“Coinciding with the surge in the production of methamphetamine in Myanmar over recent years, the borders of Myanmar-Thailand and Thailand-Malaysia have become important for regional and inter-regional trafficking”, the report said.
Sharing borders with China, Laos and Thailand, Shan State is a significant source for methamphetamine trafficked from Myanmar to the three countries for their domestic markets as well as for subsequent trafficking to countries in Southeast Asia and beyond.
Myanmar manufactured crysatline methamphetamine are being trafficked overland through Thailand to Malaysia and via maritime trafficking routes from Thailand, as well as directly by sea from ports in Yangon and the southern regions of Myanmar.
“Without a doubt most, but not all, are found in areas of northern Shan with distribution south through Shan to the centre of the country, Mandalay and Yangon and onwards to Thailand, direct to China, northwest through Kachin to China,” said Douglas.
He added that labs are clandestine and in many cases not obvious and although they are often very large and high capacity, they can be moved.
Today, synthetic drug production is so profitable for organised crime syndicates that there is no easy solution to stopping it. “Enormous money is being made by the transnational crime syndicates producing and trafficking, but also by those that control the territory they produce in and traffic through. This is not the old yaba model anymore with millions or maybe tens of millions of dollars being made, this large scale and internationally significant with billions of dollars being made and moving around,” Douglas said.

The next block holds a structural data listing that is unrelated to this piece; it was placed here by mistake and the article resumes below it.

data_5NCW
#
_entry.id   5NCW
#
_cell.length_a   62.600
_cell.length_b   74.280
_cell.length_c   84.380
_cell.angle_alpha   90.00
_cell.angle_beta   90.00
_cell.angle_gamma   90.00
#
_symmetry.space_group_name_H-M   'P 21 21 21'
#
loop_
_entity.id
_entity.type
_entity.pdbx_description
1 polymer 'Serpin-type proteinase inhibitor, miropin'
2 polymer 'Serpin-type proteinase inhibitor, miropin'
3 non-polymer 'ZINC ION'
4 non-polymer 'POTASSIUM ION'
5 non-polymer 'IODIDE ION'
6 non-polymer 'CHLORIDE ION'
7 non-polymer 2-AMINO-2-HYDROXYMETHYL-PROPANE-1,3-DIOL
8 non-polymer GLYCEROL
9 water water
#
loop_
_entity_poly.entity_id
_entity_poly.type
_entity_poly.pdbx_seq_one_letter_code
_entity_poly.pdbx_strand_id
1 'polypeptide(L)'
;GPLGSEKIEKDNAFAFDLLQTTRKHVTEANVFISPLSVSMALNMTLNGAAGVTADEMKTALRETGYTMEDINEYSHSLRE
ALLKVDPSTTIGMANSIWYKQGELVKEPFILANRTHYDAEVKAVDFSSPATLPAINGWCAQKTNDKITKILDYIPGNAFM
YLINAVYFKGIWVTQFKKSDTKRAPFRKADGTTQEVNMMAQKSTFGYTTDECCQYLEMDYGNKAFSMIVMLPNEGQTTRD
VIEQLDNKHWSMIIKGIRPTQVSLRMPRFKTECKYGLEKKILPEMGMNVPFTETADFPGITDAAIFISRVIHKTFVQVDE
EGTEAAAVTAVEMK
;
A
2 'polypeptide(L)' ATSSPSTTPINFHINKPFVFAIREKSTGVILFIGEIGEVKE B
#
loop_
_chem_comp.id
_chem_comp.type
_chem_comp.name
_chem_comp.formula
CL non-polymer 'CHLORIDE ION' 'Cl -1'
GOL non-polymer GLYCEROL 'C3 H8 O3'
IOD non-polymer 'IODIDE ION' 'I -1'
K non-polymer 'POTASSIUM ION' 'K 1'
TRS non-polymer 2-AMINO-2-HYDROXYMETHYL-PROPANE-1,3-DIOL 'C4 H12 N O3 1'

The biggest syndicates and traffickers have come out of, or have roots in, southern China, and they have formed alliances with groups that control territory in the country, but these same syndicates are transnational and are also in Thailand, Laos, Cambodia and Vietnam.
As Myanmar remains epicenter of drug trade in the tough region, UNODC has been working with the government to actively implement the new national drug policy. “We hope (the drug policy) will bring some much needed balance to how the drug challenge is managed in the country and region,” Douglas added.
In responding to huge drug issue in Myanmar, president U Win Myint is seeking the public’s cooperation in providing information on drugs and drug trafficking, especially detailed information and intelligence on major syndicates and drug producers. U Win Myint admitted the drug problem escalated with the increased production of psychotropic stimulant tablets like ICE, which have been trafficked illegally to and from the borders Myanmar shares with its neighbouring countries.
According to the President’s Office, there were more than 3700 hectares of opium poppies and heroin production exceeded 500 tonnes in Myanmar in 2018. The Anti-Narcotics Task Force conducted 25 operations during the year, seizing and destroying more than US$300 million of illicit drugs.